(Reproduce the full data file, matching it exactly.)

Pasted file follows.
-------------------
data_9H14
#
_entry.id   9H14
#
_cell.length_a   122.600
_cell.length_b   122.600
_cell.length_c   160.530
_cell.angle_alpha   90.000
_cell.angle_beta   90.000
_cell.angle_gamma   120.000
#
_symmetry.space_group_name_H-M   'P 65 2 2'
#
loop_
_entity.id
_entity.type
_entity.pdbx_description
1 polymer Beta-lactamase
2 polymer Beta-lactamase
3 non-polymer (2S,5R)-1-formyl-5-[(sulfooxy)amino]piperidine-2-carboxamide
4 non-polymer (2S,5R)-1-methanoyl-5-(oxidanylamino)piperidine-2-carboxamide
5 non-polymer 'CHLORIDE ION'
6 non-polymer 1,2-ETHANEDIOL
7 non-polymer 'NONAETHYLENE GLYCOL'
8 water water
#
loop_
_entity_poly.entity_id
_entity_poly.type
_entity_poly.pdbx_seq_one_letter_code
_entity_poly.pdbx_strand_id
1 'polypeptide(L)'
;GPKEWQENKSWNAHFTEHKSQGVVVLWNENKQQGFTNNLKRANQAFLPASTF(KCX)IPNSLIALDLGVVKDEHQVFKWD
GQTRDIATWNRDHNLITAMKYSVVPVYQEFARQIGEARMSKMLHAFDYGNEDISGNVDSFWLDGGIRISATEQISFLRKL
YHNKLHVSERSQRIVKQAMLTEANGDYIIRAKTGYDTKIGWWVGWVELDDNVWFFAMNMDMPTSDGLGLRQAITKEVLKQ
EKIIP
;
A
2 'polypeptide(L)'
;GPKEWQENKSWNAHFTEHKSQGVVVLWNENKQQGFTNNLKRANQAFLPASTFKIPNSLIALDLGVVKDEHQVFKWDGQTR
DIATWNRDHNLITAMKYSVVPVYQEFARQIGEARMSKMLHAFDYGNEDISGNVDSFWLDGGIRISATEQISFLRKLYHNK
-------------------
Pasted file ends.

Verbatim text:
data_9H14
#
_entry.id   9H14
#
_cell.length_a   122.600
_cell.length_b   122.600
_cell.length_c   160.530
_cell.angle_alpha   90.000
_cell.angle_beta   90.000
_cell.angle_gamma   120.000
#
_symmetry.space_group_name_H-M   'P 65 2 2'
#
loop_
_entity.id
_entity.type
_entity.pdbx_description
1 polymer Beta-lactamase
2 polymer Beta-lactamase
3 non-polymer (2S,5R)-1-formyl-5-[(sulfooxy)amino]piperidine-2-carboxamide
4 non-polymer (2S,5R)-1-methanoyl-5-(oxidanylamino)piperidine-2-carboxamide
5 non-polymer 'CHLORIDE ION'
6 non-polymer 1,2-ETHANEDIOL
7 non-polymer 'NONAETHYLENE GLYCOL'
8 water water
#
loop_
_entity_poly.entity_id
_entity_poly.type
_entity_poly.pdbx_seq_one_letter_code
_entity_poly.pdbx_strand_id
1 'polypeptide(L)'
;GPKEWQENKSWNAHFTEHKSQGVVVLWNENKQQGFTNNLKRANQAFLPASTF(KCX)IPNSLIALDLGVVKDEHQVFKWD
GQTRDIATWNRDHNLITAMKYSVVPVYQEFARQIGEARMSKMLHAFDYGNEDISGNVDSFWLDGGIRISATEQISFLRKL
YHNKLHVSERSQRIVKQAMLTEANGDYIIRAKTGYDTKIGWWVGWVELDDNVWFFAMNMDMPTSDGLGLRQAITKEVLKQ
EKIIP
;
A
2 'polypeptide(L)'
;GPKEWQENKSWNAHFTEHKSQGVVVLWNENKQQGFTNNLKRANQAFLPASTFKIPNSLIALDLGVVKDEHQVFKWDGQTR
DIATWNRDHNLITAMKYSVVPVYQEFARQIGEARMSKMLHAFDYGNEDISGNVDSFWLDGGIRISATEQISFLRKLYHNK